It thus falls to the radical Left to reclaim the project of democracy and to once again link it to popular struggles against new forms of debt-bondage. Not only does this mean learning from the ancient example of “the great democracy of Athens,” as C.L.R. James urged.[12] It also requires attending to the new practices of assembly-style democracy that have emerged at the highest moments of recent struggles from Tahrir Square to Occupy Wall Street.[13] All of this means building a radical Left uncompromisingly committed to deepening the project of direct democracy as an indispensable part of all popular movements against austerity and injustice.

[1] Aristotle, The Constitution of Athens, Ch. 2. Scholars are uncertain as to whether this text was written by Aristotle or by one of his students.

[2] See W. G. Forrest, The Emergence of Greek Democracy, Ch. 6, and the monumental study by G.E.M. de Ste. Croix, The Class Struggle in the Ancient Greek World. It is true, of course, that the participatory democracy they created was profoundly limited by the exclusion of women and slaves. Yet, as C.L.R. James, one of the great advocates of ancient democracy, declared, typically “those who are prone to attack Greek Democracy on behalf of slavery are not so much interested in defending the slaves as they are in attacking the democracy.” See James, Every Cook Can Govern: A Study of Democracy in Ancient Greece (section, “Slavery and Women”) available at:

[3] Aristotle, The Politics, Book VI, Ch. 2.

[4] For the idea of a “financial aristocracy” in a capitalist society, see Karl Marx, “The Class Struggles in France, 1848 to 1850” in Marx, Surveys from Exile, pp. 36-38.

[5] Not that Papandreou was any friend of Greek workers. He was utterly committed to the austerity agenda, but concerned to preserve some public legitimacy.

[6] “Italy races to install Monti,” Financial Times, November 14, 2011.

[7] Stephen Burgen, “Protests pointed to new way forward,” Guardian, November 12, 2011.

[8] See my blog, “Follow the Money: Behind the European Debt Crisis Lie More Bank Bailouts,” available at:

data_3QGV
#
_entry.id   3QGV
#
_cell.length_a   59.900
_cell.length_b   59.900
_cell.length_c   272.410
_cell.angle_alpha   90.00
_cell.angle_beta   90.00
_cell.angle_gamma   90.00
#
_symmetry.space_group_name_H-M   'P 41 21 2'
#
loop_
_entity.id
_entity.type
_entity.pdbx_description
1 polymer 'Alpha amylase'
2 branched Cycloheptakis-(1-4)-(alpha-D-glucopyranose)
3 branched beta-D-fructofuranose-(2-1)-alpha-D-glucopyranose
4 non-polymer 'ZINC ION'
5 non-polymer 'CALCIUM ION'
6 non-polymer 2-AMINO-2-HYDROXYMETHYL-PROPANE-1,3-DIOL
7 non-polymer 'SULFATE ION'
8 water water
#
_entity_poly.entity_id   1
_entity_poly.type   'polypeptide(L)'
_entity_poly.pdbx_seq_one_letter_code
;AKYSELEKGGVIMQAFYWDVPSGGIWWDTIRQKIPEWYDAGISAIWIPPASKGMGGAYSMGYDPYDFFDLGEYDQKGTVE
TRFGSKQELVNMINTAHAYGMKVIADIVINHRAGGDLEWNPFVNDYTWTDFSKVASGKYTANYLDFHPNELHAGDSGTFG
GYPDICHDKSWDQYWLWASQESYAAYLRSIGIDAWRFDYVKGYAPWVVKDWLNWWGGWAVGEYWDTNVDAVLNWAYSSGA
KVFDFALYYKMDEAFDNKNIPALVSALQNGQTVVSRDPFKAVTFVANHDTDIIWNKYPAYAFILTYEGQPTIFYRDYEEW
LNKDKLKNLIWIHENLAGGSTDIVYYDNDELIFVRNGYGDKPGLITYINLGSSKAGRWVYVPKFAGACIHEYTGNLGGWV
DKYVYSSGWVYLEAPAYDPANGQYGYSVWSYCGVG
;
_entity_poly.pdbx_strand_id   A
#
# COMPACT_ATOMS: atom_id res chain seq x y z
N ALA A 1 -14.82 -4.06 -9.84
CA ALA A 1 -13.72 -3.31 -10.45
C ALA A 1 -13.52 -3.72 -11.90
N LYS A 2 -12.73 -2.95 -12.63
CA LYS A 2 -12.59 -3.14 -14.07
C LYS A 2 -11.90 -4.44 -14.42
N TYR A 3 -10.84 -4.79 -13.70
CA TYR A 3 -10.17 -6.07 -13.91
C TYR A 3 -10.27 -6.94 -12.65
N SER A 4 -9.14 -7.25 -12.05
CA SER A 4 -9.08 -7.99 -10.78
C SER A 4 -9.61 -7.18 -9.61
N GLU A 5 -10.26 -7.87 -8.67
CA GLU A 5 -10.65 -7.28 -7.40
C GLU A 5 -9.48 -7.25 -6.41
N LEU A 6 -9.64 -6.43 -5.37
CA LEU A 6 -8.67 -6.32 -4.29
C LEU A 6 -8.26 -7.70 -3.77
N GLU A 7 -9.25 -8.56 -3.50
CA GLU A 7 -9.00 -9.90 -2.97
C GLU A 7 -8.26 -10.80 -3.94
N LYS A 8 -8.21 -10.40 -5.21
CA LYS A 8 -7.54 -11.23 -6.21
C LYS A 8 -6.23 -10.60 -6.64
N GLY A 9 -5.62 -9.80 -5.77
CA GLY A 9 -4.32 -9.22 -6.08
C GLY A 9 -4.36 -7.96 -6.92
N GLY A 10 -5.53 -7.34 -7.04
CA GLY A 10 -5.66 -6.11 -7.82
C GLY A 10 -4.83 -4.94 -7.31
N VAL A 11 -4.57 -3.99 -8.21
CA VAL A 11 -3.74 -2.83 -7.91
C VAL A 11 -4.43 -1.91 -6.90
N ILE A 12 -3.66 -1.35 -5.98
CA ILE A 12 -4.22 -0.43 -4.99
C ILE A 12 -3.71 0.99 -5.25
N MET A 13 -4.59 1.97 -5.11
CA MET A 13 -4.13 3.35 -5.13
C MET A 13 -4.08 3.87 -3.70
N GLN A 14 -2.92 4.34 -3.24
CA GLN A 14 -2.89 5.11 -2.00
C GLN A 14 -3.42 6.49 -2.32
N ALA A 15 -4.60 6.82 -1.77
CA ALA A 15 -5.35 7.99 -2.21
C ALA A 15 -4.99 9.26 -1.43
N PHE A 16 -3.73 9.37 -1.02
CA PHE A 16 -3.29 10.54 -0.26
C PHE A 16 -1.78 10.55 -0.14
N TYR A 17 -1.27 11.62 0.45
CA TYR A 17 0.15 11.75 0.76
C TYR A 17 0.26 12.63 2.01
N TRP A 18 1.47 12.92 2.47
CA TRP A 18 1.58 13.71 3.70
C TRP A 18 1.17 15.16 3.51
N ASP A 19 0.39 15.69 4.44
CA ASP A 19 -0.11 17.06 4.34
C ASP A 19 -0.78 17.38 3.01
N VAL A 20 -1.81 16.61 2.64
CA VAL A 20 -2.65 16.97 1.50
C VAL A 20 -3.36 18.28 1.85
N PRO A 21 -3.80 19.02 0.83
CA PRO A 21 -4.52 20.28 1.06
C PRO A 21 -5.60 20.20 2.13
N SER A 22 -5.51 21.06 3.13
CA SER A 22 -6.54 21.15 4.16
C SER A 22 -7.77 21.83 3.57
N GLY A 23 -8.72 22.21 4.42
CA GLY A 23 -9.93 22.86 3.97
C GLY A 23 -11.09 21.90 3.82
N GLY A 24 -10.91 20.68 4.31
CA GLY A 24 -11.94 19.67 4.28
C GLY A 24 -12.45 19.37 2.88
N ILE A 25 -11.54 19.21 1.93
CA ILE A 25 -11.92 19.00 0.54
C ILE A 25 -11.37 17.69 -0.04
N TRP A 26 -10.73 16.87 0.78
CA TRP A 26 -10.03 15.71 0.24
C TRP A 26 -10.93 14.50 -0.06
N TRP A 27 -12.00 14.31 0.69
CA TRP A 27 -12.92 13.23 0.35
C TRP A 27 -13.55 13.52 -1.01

[9] Eric Reguly, “Second bailout hasn’t stopped the Greek time bomb,” Globe and Mail, February 25, 2012.

[10] Ilias Iliopoulis, quoted by Helena Smith, “Greece lies bankrupt, humiliated and ablaze: is cradle of democracy finished?” Guardian, February 13, 2012.

[11] Ellen Meiksins Wood, Democracy Against Capitalism, p. 234.

[12] C.L.R. James, as in note 2 above.

[13] See my lecture, “Radical Democracy and Popular Power: Thinking About New Socialisms for the 21st Century,” available at:

Follow the Money: Behind the European Debt Crisis Lie More Bank Bailouts

While I was cursing the inane mainstream commentary on the global economy recently, I was reminded of a pivotal scene in the 1976 movie, All the President’s Men. As two young reporters investigate the burglary of Democratic Party offices in the Watergate Hotel, a disgruntled, high-ranking FBI agent, code-named Deep Throat, advises, “Follow the money. Always follow the money.”

They did. And, in the process, the real-life journalists, Bob Woodward and Carl Bernstein, blew the lid off one of the great scandals of 20th century politics. Since then, investigative reporting in the mainstream has gone the way of the dodo. As Bernstein noted twenty years after Watergate, “the media — weekly, daily, hourly — break new ground in getting it wrong.”

And nowhere are they getting it more wrong than in their coverage of the debt crises in Europe. Over and over again, we are treated to the most vacant banalities. “Greece lived beyond its means,” pundits intone, “and now it must pay its bills.” So too for Ireland, Portugal, Spain, Italy. . . all of which are said to be cases of out-of-control people who now must get their houses in order – by way of huge cuts to government programs.

Yet these cuts, known in the jargon as austerity measures, represent political crimes of equal if not greater magnitude to that burglary at the Watergate – though you would never know it by consulting the mainstream press, which long ago lost any inclination to follow the money.